hamster sleeping

Are Hamsters Nocturnal Creatures?

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A lot of first time hamster owners are surprised to see that their hamster isn’t that active during the day and fear that it’s nocturnal. Then they might think that the hamster they bought isn’t that good for their lifestyle.

But you are probably an exception! You want to be a little bit better prepared and are interested in a little more background information on the sleeping habits of hamsters. These sleeping habits come down to a difference in behavior. In general, we make a distinction between diurnal, which means active during the day, and nocturnal creatures.

Are hamsters nocturnal? Hamsters are often described as nocturnal pets but most hamsters are in fact crepuscular. This means that they are most active during twilight, this is at dawn and dusk. Some species of hamsters will also have short periods of activity during the day. But, in general, hamsters are considered to be crepuscular.

Since hamsters are crepuscular this means that they will spend a lot of their day time sleeping. This can be a good thing or a bad thing depending on your own lifestyle. In either case, it’s very important to understand your pet’s behavior which is its sleeping habits in this case.

In this article you’ll learn everything there is to know about the sleeping habits of your hamster from why they’re crepuscular to what kind of sleeping habit is good for them.

Why Are Hamsters Crepuscular and Not Nocturnal?

Animals can show diurnal, nocturnal or crepuscular behavior depending on a number of factors. The most important factors that determine the sleeping habits of an animal are:

  • the environment
  • the status as predator or prey

Hamsters Live in Hot Climates

Most animals adjust their sleeping habits to their environment.

In hot climates, an animal will often sleep during the day to conserve energy. At twilight or during the night they’ll become active and look for food. In cooler climates, most animals will be active during the day and will sleep at night.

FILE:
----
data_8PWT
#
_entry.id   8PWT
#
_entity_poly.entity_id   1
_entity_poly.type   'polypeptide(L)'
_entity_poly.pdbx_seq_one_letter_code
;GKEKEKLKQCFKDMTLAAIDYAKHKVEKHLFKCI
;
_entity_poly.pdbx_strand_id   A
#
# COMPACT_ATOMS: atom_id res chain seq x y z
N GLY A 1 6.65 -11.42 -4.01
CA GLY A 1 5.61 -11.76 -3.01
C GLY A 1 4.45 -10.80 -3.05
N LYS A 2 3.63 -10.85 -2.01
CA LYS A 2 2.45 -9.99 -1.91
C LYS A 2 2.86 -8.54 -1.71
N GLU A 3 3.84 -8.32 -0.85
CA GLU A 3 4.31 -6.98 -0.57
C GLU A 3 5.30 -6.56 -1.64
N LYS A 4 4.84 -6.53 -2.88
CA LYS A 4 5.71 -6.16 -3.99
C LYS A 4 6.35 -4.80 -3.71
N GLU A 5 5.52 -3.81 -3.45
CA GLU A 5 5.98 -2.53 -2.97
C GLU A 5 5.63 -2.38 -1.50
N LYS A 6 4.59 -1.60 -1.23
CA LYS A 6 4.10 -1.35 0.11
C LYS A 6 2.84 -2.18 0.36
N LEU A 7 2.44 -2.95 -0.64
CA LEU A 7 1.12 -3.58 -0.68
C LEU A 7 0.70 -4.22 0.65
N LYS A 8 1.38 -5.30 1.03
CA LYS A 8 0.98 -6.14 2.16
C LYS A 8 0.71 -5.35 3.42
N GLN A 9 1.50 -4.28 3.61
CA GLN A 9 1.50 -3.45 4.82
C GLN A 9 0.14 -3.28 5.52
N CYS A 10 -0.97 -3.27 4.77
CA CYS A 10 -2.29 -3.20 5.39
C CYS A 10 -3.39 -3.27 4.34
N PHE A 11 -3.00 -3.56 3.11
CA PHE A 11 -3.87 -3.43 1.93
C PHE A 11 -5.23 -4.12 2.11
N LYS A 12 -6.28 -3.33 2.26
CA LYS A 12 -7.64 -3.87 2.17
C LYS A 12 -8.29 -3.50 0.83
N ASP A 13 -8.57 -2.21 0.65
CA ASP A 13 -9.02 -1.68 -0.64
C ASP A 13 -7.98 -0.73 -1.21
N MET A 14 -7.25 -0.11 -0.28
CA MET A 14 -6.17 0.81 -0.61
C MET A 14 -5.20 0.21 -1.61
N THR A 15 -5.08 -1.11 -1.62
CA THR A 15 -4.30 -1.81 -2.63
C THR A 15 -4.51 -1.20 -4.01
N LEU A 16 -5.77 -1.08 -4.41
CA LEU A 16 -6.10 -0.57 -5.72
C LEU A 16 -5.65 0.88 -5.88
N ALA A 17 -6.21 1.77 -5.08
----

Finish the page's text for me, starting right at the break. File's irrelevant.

Hamsters in the wild live in Europe, the Middle East, and Asia. In general, they live in very hot climates. During the day hamsters stay in their burrows, a network of tunnels beneath the surface. The temperature in these tunnels is a lot lower than outside. Hamsters will live and sleep in these burrows during the day when it’s too hot outside.

At sunset, hamsters will wake up and start their search for food outside. Most hamsters are very active at this point.

As you might know, the desert is an environment of extremes. While it’s extremely hot during the day, the nights can get freezing cold. Hamsters don’t like very high and very low temperatures. Hamsters can even go in a kind of “hibernation” when the temperatures are too low.

Hamsters are happiest at normal room temperatures. In the desert, this kind of temperature will occur at twilight, so at dawn and dusk. At these times it’s not too hot and not too cold for the hamster.

Hamsters Are Prey Animals

Predators and prey adapt their sleeping habits to each other. Predators will be awake at times when they’re prey is available. Prey, on the other hand, will try to avoid the times when their primary predators are out hunting.

You probably guessed that hamsters aren’t predatory in nature and are a so-called prey animal. The hamster has a lot of different predators and is on the menu of birds of prey, canids, snakes and wild cats.

Needless to say that hamsters will try to avoid to be outside when their predators are awake. Most of their predators are nocturnal and it’s natural that they adapted to being awake at the moment when their predators are not yet awake. If hamsters would also be nocturnal they would be awake and looking for food at the same time their predators are. This would be an extremely bad idea for the hamster.

What Are the Consequences of Being Crepuscular?

There are some consequences of the crepuscular nature of hamsters. It’s important to be aware of these consequences: